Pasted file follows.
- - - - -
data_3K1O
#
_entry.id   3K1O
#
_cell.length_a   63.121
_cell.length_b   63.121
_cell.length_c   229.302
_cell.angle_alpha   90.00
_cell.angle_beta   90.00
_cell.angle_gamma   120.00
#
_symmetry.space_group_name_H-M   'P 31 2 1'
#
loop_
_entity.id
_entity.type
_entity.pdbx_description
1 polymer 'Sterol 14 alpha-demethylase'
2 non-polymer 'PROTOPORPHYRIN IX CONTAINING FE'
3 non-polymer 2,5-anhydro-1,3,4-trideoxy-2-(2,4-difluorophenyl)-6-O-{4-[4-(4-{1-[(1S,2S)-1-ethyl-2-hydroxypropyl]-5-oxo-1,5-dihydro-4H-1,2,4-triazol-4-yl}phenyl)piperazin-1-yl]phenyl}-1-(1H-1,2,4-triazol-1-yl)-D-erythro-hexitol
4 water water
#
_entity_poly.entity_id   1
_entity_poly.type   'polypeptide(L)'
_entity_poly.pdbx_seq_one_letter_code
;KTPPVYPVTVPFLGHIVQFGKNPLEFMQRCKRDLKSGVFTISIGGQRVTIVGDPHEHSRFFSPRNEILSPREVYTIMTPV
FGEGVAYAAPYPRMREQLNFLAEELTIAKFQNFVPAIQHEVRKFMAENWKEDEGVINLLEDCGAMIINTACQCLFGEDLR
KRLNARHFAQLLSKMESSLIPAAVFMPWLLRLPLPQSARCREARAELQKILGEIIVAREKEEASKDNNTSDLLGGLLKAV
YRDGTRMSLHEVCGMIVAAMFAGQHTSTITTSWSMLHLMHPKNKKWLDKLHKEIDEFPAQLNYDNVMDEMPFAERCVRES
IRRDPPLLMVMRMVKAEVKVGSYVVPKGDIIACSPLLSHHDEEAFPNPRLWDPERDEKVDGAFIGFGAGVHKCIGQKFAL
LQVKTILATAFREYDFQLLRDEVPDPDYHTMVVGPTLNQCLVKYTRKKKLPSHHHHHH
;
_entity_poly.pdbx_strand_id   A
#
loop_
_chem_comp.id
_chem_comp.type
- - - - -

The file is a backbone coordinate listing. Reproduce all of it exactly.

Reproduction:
data_3K1O
#
_entry.id   3K1O
#
_cell.length_a   63.121
_cell.length_b   63.121
_cell.length_c   229.302
_cell.angle_alpha   90.00
_cell.angle_beta   90.00
_cell.angle_gamma   120.00
#
_symmetry.space_group_name_H-M   'P 31 2 1'
#
loop_
_entity.id
_entity.type
_entity.pdbx_description
1 polymer 'Sterol 14 alpha-demethylase'
2 non-polymer 'PROTOPORPHYRIN IX CONTAINING FE'
3 non-polymer 2,5-anhydro-1,3,4-trideoxy-2-(2,4-difluorophenyl)-6-O-{4-[4-(4-{1-[(1S,2S)-1-ethyl-2-hydroxypropyl]-5-oxo-1,5-dihydro-4H-1,2,4-triazol-4-yl}phenyl)piperazin-1-yl]phenyl}-1-(1H-1,2,4-triazol-1-yl)-D-erythro-hexitol
4 water water
#
_entity_poly.entity_id   1
_entity_poly.type   'polypeptide(L)'
_entity_poly.pdbx_seq_one_letter_code
;KTPPVYPVTVPFLGHIVQFGKNPLEFMQRCKRDLKSGVFTISIGGQRVTIVGDPHEHSRFFSPRNEILSPREVYTIMTPV
FGEGVAYAAPYPRMREQLNFLAEELTIAKFQNFVPAIQHEVRKFMAENWKEDEGVINLLEDCGAMIINTACQCLFGEDLR
KRLNARHFAQLLSKMESSLIPAAVFMPWLLRLPLPQSARCREARAELQKILGEIIVAREKEEASKDNNTSDLLGGLLKAV
YRDGTRMSLHEVCGMIVAAMFAGQHTSTITTSWSMLHLMHPKNKKWLDKLHKEIDEFPAQLNYDNVMDEMPFAERCVRES
IRRDPPLLMVMRMVKAEVKVGSYVVPKGDIIACSPLLSHHDEEAFPNPRLWDPERDEKVDGAFIGFGAGVHKCIGQKFAL
LQVKTILATAFREYDFQLLRDEVPDPDYHTMVVGPTLNQCLVKYTRKKKLPSHHHHHH
;
_entity_poly.pdbx_strand_id   A
#
loop_
_chem_comp.id
_chem_comp.type